Our Savior had just been speaking of Himself as the Heavenly Bridegroom; and now, in the next parable, He compares Himself to “a man travelling into a far country.” The word traveling suggests that our Lord has only gone away for a season, and that He will return when His purpose in going into the “far country” is accomplished. When He went back from earth to heaven, it was a long journey; but He did not leave His servants without necessary supplies during His absence. He “called his own servants, and delivered unto them his goods.” The servants were His, and the goods were also His. His servants could not claim either their persons or their possessions to be their own; all belonged to their Lord, and were to be used for Him. He did not entrust to each servant the same quantity of goods. “Unto one he gave five talents, to another two, and to another one.” He was the Judge of the ability of each of His servants, and He made no mistake in His allotment of the talents to them. We may rest assured that if we are the Lord’s servants, He has bestowed upon us as many talents as we can rightly use – and quite as many as we shall be able to account for when He returns! This parable, like that of the ten virgins, is speaking of nominal Christians – all who are or profess to be the servants of Christ. The “talents” represented a certain weight of money in our Savior’s day; but they represent anything and everything that our Lord has given to us for us to use here on earth, as His stewards.
“After a long time the lord of those servants cometh, and reckoneth with them.” There is a reckoning-day coming, even though “a long time” may elapse. Jesus is coming back from the far country where He has gone; and as His stewards, we must be prepared at any moment for Him to come and call us to account for the talents with which He has endowed each of us. Two of the servants in the parable doubled the talents that had been entrusted to them, and they were commended and rewarded. He who is faithful to his Lord shall have greater opportunities of proving his loyalty and devotion in a higher sphere; and in addition, he shall share the bliss of his Lord’s return. But the servant who had received one talent had done nothing during his master’s absence except bury it in the earth. His excuse was self-condemning. He said that he knew that his Master was a hard man, reaping where he had not sown, and gathering where he had not strawed; yet he confessed that the talent which he brought back had been given to him by this master whom he falsely represented as severe and unreasonable. The Master took the “wicked and slothful servant” on his own ground, and condemned him out of his own mouth. Supposing the servant’s words about his Master’s character had been true, what ought he to have done? If he was afraid to trade with his Master’s talent on his own responsibility, he might have taken it to the bankers; for they would have at least kept it securely, and added interest to it while it was deposited with them. Our talent must not be buried in the earth, but it must be invested wherever it will bring to Him the best return when He comes again. But losing the talent that had remained idle was only a small part of the doom of “the unprofitable servant.” His Master ordered him to be “cast into outer darkness,” and his punishment is indicated by that often-repeated refrain of our Savior’s revelation of the horrors that await lost souls: “there shall be weeping and gnashing of teeth.”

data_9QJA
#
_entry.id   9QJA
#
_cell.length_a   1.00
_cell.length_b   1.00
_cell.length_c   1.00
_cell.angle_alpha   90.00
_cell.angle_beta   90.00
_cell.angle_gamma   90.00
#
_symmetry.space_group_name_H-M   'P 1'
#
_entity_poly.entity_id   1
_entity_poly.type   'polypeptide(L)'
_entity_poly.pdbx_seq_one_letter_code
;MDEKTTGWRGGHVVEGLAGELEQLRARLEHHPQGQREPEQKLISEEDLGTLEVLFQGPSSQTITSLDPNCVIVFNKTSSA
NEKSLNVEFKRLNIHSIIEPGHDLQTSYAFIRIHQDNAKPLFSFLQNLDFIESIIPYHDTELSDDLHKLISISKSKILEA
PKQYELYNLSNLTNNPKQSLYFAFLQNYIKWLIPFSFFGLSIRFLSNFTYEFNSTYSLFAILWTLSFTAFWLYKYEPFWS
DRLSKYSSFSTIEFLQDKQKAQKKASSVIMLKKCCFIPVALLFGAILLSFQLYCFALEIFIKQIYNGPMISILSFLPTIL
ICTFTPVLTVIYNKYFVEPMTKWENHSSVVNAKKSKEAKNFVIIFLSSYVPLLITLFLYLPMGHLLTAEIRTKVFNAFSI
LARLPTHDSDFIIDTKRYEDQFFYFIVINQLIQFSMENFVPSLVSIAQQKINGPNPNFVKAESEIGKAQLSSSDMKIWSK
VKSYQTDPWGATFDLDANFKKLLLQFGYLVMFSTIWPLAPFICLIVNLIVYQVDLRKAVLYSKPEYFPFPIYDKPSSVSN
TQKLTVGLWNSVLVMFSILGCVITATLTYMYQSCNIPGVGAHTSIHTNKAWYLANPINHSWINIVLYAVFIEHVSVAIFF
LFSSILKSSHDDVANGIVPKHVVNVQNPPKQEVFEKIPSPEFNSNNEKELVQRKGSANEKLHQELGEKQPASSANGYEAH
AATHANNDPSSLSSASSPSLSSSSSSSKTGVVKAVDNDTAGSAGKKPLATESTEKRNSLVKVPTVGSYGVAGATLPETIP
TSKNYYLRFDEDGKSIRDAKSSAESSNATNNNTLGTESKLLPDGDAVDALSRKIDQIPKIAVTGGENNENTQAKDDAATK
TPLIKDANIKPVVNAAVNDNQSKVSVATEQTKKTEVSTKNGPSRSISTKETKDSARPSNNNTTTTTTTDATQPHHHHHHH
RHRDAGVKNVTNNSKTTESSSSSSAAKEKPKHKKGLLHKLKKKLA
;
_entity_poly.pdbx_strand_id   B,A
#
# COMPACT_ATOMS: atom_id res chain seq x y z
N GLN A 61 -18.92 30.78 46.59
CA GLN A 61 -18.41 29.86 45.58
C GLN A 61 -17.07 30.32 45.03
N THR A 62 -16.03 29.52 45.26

In the last parable that is written down for us in this chapter, we have the King’s own description of the Day of Judgment. He told His hearers of the glorious throne which He would occupy in the day when He would return as the Royal and Universal Judge of mankind. Behind the Kingly Judge, “all the holy angels” shall be ranged, rank on rank – an innumerable and glorious bodyguard – to grace the court of their enthroned Lord on the Day of the last great assize. And at His bidding, they shall remove from His presence all whom He shall condemn. “Before him shall be gathered all nations: and he shall separate them one from another, as a shepherd divideth his sheep from the goats: and he shall set the sheep on his right hand, but the goats on the left.” In the last Great Day of the Lord, every human being that has ever existed upon the face of the globe shall be gathered before the Judgment-seat of Christ. And there will be only two groups of people – one on the right hand of the Judge, and the other on His left. There will be no middle group on that Day; just as in God’s sight, there is no third party even now. All our names are either in the Lamb’s Book of Life, or in the Judge’s Book of Death.
“Then shall the King say unto them on his right hand, Come, ye blessed of my Father, inherit the kingdom prepared for you from the foundation of the world!” And He will dwell with great delight upon the details of His servants’ kindnesses that were rendered to Himself, even though they were done for “the least” of His afflicted and persecuted people. Are we, then, to be saved by our works after all? By no means! Yet our works are the evidences of our being saved. Our everlasting future depends upon a saving relationship with the Lord Jesus Christ! But by ministering to His poor brethren, out of love for Him, we show that we are truly the subjects of that distinguishing grace which makes us different from the children of this world.
“Then shall he say also unto them on the left hand, Depart from me, ye cursed, into everlasting fire, prepared for the devil and his angels.” Every word in the King’s sentence upon those on His left hand will strike terror into their hearts. O how sad! To be banished from Christ’s loving presence is hell indeed. Men may think lightly now of their lack of love for Christ, and of their neglect to care for His poor brothers and sisters; but their conduct will appear in another light in the blaze of the Last Great Day.
This separation between the sheep and the goats will indeed be eternal and unalterable. May the Lord our God grant that none of us may be on the wrong side of Christ’s glorious throne on that Great Last Day!
O Lord Jesus, since we “know neither the day nor the hour wherein the Son of man cometh,” we are renewing our earnest entreaties for grace to keep us in watchful readiness for that time when You shall suddenly appear as our King! Give us grace that we may always have our lamps ready, so that we may be ready to meet You whenever the midnight-cry is heard: “Behold, the bridegroom cometh!” Amen.